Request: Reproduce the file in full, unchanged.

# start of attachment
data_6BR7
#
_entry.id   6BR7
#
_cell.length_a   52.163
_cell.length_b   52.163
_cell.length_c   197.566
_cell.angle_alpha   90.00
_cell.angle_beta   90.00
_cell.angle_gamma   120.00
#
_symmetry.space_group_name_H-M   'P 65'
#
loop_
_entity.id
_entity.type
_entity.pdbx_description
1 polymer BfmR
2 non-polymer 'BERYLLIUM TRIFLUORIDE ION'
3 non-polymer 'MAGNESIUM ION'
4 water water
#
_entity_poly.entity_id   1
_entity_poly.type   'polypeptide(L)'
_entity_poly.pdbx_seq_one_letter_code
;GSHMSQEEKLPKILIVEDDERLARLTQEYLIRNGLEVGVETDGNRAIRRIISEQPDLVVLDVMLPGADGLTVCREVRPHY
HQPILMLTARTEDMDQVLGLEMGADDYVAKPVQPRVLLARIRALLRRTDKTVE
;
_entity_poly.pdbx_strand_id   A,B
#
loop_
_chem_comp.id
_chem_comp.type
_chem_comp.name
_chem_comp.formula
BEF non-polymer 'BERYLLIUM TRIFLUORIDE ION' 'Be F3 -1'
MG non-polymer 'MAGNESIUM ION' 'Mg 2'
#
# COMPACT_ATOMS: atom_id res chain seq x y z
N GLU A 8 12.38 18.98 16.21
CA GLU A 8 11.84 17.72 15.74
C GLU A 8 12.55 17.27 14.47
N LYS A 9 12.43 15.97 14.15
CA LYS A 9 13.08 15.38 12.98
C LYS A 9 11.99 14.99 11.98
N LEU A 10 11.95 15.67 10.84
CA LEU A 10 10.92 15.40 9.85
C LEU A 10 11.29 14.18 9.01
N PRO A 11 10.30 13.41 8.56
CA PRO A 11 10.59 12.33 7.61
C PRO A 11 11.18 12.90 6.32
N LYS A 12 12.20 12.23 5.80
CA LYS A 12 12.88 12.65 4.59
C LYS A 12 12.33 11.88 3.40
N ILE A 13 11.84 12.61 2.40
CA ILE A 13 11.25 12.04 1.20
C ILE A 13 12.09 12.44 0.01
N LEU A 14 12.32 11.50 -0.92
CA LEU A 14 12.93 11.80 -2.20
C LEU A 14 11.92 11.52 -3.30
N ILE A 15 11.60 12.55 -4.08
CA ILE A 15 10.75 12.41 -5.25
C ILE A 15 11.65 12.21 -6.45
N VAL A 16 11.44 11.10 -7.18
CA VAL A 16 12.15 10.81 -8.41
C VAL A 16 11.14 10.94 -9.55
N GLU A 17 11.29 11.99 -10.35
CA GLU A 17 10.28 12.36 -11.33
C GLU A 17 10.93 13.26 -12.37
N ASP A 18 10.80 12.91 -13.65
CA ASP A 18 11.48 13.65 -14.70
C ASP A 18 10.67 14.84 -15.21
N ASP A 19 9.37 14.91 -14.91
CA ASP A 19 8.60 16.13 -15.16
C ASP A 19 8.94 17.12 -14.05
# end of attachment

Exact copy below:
data_6BR7
#
_entry.id   6BR7
#
_cell.length_a   52.163
_cell.length_b   52.163
_cell.length_c   197.566
_cell.angle_alpha   90.00
_cell.angle_beta   90.00
_cell.angle_gamma   120.00
#
_symmetry.space_group_name_H-M   'P 65'
#
loop_
_entity.id
_entity.type
_entity.pdbx_description
1 polymer BfmR
2 non-polymer 'BERYLLIUM TRIFLUORIDE ION'
3 non-polymer 'MAGNESIUM ION'
4 water water
#
_entity_poly.entity_id   1
_entity_poly.type   'polypeptide(L)'
_entity_poly.pdbx_seq_one_letter_code
;GSHMSQEEKLPKILIVEDDERLARLTQEYLIRNGLEVGVETDGNRAIRRIISEQPDLVVLDVMLPGADGLTVCREVRPHY
HQPILMLTARTEDMDQVLGLEMGADDYVAKPVQPRVLLARIRALLRRTDKTVE
;
_entity_poly.pdbx_strand_id   A,B
#
loop_
_chem_comp.id
_chem_comp.type
_chem_comp.name
_chem_comp.formula
BEF non-polymer 'BERYLLIUM TRIFLUORIDE ION' 'Be F3 -1'
MG non-polymer 'MAGNESIUM ION' 'Mg 2'
#
# COMPACT_ATOMS: atom_id res chain seq x y z
N GLU A 8 12.38 18.98 16.21
CA GLU A 8 11.84 17.72 15.74
C GLU A 8 12.55 17.27 14.47
N LYS A 9 12.43 15.97 14.15
CA LYS A 9 13.08 15.38 12.98
C LYS A 9 11.99 14.99 11.98
N LEU A 10 11.95 15.67 10.84
CA LEU A 10 10.92 15.40 9.85
C LEU A 10 11.29 14.18 9.01
N PRO A 11 10.30 13.41 8.56
CA PRO A 11 10.59 12.33 7.61
C PRO A 11 11.18 12.90 6.32
N LYS A 12 12.20 12.23 5.80
CA LYS A 12 12.88 12.65 4.59
C LYS A 12 12.33 11.88 3.40
N ILE A 13 11.84 12.61 2.40
CA ILE A 13 11.25 12.04 1.20
C ILE A 13 12.09 12.44 0.01
N LEU A 14 12.32 11.50 -0.92
CA LEU A 14 12.93 11.80 -2.20
C LEU A 14 11.92 11.52 -3.30
N ILE A 15 11.60 12.55 -4.08
CA ILE A 15 10.75 12.41 -5.25
C ILE A 15 11.65 12.21 -6.45
N VAL A 16 11.44 11.10 -7.18
CA VAL A 16 12.15 10.81 -8.41
C VAL A 16 11.14 10.94 -9.55
N GLU A 17 11.29 11.99 -10.35
CA GLU A 17 10.28 12.36 -11.33
C GLU A 17 10.93 13.26 -12.37
N ASP A 18 10.80 12.91 -13.65
CA ASP A 18 11.48 13.65 -14.70
C ASP A 18 10.67 14.84 -15.21
N ASP A 19 9.37 14.91 -14.91
CA ASP A 19 8.60 16.13 -15.16
C ASP A 19 8.94 17.12 -14.05